Sen. Kamala Harris and Joe Biden had a testy exchange on race and school busing.
It began with Harris referencing Biden’s recent comments about working with pro-segregationist Senators, and ended with her personal story of benefiting from busing, a policy she criticized Biden for opposing.
“And it was not only that, but you also worked with them to oppose busing. And there was a little girl in California who was part of the second class to integrate her public schools and she was bused to school every day. And that little girl was me.”
Biden shot back claiming Harris’ comments were "a mischaracterization of my position across the board.” Biden said he opposed busing mandated by the Department of Education but that he would have allowed localities to bus students should they choose to do so.
Facts First: Biden was a vocal opponent of federally-mandated busing. His remarks in the 1970s broadly denounced busing programs claiming they were bad for local communities.
In 1978, Biden co-sponsored and strongly advocated for legislation that would have limited the ability of federal judges to compel school districts to integrate public schools by busing black students to white areas and vice versa.
He particularly solicited the support of segregationist Mississippi Democrat James Eastland, writing in 1977, "I want you to know that I very much appreciate your help during this week's committee meeting in attempting to bring my anti-busing legislation to a vote."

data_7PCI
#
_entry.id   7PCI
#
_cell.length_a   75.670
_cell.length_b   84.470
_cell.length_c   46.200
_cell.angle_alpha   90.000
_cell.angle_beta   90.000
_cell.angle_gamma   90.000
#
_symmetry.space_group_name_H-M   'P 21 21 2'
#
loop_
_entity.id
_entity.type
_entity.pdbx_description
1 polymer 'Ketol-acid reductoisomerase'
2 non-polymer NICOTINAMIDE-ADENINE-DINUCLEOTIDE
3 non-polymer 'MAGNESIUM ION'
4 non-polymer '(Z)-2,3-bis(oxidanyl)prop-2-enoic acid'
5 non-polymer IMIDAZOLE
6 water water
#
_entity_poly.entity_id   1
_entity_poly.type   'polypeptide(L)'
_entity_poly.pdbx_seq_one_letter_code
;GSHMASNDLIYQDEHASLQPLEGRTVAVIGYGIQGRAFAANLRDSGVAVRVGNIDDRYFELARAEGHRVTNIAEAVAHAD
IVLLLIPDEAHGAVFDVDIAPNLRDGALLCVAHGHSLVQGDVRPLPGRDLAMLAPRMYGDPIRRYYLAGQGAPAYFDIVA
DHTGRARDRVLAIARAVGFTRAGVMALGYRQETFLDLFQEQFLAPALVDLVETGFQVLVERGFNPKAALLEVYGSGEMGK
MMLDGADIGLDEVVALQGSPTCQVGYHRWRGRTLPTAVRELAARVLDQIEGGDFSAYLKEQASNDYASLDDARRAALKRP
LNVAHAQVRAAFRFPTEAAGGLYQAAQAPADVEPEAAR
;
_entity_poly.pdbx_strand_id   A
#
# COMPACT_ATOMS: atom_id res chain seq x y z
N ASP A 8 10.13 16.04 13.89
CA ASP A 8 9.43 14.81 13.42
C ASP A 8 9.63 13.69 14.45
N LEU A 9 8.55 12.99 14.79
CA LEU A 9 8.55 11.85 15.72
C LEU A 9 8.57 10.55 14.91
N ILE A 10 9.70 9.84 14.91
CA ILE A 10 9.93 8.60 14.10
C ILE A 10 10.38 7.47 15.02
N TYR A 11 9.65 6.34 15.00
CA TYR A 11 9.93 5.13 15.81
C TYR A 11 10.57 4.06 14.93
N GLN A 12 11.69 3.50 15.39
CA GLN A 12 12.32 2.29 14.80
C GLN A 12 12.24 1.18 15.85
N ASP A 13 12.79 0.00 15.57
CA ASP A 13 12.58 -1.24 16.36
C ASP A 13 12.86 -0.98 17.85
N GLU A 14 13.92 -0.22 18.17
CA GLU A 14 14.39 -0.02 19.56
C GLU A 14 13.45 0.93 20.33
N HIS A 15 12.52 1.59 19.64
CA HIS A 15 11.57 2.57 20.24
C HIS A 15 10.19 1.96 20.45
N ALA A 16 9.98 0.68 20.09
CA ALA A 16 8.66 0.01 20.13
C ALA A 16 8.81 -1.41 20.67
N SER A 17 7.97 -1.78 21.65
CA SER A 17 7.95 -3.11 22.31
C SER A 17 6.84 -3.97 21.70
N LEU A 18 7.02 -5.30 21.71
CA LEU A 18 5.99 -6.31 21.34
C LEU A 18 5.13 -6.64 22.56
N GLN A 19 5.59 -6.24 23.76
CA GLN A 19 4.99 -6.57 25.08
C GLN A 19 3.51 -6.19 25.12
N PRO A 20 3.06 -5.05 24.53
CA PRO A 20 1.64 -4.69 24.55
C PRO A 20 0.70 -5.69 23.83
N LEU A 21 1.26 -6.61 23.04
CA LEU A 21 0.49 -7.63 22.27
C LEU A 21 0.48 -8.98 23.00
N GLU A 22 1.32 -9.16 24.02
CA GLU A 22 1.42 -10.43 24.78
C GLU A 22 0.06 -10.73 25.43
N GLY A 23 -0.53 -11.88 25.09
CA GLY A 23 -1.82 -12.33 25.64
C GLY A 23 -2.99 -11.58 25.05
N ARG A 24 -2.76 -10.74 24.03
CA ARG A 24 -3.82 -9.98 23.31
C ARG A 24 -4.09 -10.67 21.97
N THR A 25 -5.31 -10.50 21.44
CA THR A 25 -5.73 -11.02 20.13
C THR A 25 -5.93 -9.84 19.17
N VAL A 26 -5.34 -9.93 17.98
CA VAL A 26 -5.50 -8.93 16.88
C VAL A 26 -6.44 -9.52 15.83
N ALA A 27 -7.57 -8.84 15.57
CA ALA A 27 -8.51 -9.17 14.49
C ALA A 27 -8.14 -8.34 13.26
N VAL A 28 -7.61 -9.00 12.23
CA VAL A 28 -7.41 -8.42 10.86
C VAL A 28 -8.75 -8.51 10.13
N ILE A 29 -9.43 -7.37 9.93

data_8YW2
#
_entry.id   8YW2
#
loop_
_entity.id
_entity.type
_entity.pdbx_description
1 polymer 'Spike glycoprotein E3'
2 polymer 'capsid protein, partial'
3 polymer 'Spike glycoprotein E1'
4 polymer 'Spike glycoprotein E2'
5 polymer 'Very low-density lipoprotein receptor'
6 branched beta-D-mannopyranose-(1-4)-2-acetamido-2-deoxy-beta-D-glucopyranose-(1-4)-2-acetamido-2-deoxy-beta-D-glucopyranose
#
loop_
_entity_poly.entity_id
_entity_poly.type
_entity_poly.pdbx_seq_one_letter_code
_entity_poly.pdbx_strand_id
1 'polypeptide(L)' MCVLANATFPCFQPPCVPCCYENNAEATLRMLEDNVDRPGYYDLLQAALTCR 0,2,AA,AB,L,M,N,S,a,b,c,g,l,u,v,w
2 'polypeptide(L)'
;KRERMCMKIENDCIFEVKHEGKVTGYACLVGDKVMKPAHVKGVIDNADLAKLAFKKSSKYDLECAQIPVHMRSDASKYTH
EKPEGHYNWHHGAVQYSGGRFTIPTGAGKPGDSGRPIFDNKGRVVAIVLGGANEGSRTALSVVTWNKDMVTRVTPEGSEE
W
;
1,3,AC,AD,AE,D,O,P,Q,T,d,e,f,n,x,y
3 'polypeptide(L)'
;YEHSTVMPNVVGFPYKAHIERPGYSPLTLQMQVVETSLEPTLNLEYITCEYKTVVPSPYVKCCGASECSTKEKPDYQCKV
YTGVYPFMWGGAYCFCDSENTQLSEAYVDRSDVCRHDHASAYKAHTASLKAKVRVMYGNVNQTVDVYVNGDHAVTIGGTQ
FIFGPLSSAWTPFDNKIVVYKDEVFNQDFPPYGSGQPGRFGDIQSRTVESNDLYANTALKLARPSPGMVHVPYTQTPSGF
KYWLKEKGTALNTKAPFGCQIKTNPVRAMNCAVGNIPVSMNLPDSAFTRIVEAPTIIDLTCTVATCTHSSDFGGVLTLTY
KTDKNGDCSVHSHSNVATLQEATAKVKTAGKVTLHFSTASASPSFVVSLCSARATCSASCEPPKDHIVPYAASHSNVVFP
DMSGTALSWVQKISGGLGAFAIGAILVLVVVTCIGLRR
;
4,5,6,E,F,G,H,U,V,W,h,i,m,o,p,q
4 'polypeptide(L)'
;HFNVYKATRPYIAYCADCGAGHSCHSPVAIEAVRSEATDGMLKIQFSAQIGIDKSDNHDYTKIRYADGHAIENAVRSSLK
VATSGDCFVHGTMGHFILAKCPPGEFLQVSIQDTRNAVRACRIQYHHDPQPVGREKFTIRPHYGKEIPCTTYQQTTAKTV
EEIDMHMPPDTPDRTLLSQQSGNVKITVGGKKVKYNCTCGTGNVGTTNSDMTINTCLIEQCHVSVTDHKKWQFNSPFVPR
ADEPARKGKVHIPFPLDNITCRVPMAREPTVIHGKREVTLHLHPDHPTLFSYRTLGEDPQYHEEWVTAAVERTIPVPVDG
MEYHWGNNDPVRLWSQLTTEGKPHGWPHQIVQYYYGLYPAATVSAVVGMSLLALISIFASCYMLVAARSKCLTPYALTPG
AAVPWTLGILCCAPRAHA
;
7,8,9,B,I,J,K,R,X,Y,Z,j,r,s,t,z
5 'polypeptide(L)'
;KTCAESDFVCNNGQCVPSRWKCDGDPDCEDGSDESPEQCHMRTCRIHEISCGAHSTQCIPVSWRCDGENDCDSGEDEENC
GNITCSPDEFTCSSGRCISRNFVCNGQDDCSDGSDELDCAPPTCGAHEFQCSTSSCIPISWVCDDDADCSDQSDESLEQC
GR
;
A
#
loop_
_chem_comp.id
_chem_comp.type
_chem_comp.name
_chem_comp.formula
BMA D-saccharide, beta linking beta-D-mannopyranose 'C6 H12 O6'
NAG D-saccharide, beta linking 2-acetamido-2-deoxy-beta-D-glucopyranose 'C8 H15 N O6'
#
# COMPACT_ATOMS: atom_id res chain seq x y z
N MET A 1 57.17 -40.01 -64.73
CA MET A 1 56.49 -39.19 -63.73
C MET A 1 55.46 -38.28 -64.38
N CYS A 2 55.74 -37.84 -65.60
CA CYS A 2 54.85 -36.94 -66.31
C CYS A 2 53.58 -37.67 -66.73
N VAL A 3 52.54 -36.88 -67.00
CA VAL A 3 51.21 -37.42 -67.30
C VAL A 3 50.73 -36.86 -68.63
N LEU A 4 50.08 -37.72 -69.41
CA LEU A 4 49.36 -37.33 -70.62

Biden says he would allow busing under certain circumstances. In cases where a school system has been racially segregated by gerrymandering district lines or by other legalistic means, Biden said he supported desegregation by any legal means at hand -- including busing.
In 1975, Biden supported an amendment offered by Senator Jesse Helms that would have made busing much more difficult in all jurisdictions by prohibiting the Department of Health, Education and Welfare from collecting information needed to identify segregated school systems.
However, neither piece of legislation would have explicitly prohibited Berkeley from choosing to bus black students into majority white schools or vice versa. Berkeley was one of the first cities to adopt a busing program in 1968.
After the Helms amendment failed, Biden offered a provision that would’ve prevented federal funds from being used to require any school to assign students or teachers by race.
Biden said he supported school integration by other means but opposed busing because he thought it had a negative impact on communities.